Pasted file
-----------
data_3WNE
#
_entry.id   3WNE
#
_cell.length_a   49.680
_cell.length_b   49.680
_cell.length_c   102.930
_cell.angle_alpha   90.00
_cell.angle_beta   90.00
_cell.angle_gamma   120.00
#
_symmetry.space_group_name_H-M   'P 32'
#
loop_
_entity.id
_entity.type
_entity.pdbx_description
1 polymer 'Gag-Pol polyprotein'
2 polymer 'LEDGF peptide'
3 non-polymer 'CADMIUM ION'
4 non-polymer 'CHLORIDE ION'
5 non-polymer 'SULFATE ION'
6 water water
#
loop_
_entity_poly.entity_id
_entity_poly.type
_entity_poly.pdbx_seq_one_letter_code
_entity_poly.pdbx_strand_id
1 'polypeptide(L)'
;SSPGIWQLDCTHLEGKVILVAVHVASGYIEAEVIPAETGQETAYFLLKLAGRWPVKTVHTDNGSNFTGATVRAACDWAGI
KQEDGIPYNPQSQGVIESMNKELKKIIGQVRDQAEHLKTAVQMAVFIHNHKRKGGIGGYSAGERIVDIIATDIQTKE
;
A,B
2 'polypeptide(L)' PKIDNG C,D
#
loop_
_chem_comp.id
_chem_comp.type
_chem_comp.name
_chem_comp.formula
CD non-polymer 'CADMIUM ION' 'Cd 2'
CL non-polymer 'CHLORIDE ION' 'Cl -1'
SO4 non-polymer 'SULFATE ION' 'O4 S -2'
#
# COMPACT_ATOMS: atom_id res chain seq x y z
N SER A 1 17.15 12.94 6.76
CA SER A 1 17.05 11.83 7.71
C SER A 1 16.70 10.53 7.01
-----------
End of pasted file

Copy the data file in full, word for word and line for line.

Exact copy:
data_3WNE
#
_entry.id   3WNE
#
_cell.length_a   49.680
_cell.length_b   49.680
_cell.length_c   102.930
_cell.angle_alpha   90.00
_cell.angle_beta   90.00
_cell.angle_gamma   120.00
#
_symmetry.space_group_name_H-M   'P 32'
#
loop_
_entity.id
_entity.type
_entity.pdbx_description
1 polymer 'Gag-Pol polyprotein'
2 polymer 'LEDGF peptide'
3 non-polymer 'CADMIUM ION'
4 non-polymer 'CHLORIDE ION'
5 non-polymer 'SULFATE ION'
6 water water
#
loop_
_entity_poly.entity_id
_entity_poly.type
_entity_poly.pdbx_seq_one_letter_code
_entity_poly.pdbx_strand_id
1 'polypeptide(L)'
;SSPGIWQLDCTHLEGKVILVAVHVASGYIEAEVIPAETGQETAYFLLKLAGRWPVKTVHTDNGSNFTGATVRAACDWAGI
KQEDGIPYNPQSQGVIESMNKELKKIIGQVRDQAEHLKTAVQMAVFIHNHKRKGGIGGYSAGERIVDIIATDIQTKE
;
A,B
2 'polypeptide(L)' PKIDNG C,D
#
loop_
_chem_comp.id
_chem_comp.type
_chem_comp.name
_chem_comp.formula
CD non-polymer 'CADMIUM ION' 'Cd 2'
CL non-polymer 'CHLORIDE ION' 'Cl -1'
SO4 non-polymer 'SULFATE ION' 'O4 S -2'
#
# COMPACT_ATOMS: atom_id res chain seq x y z
N SER A 1 17.15 12.94 6.76
CA SER A 1 17.05 11.83 7.71
C SER A 1 16.70 10.53 7.01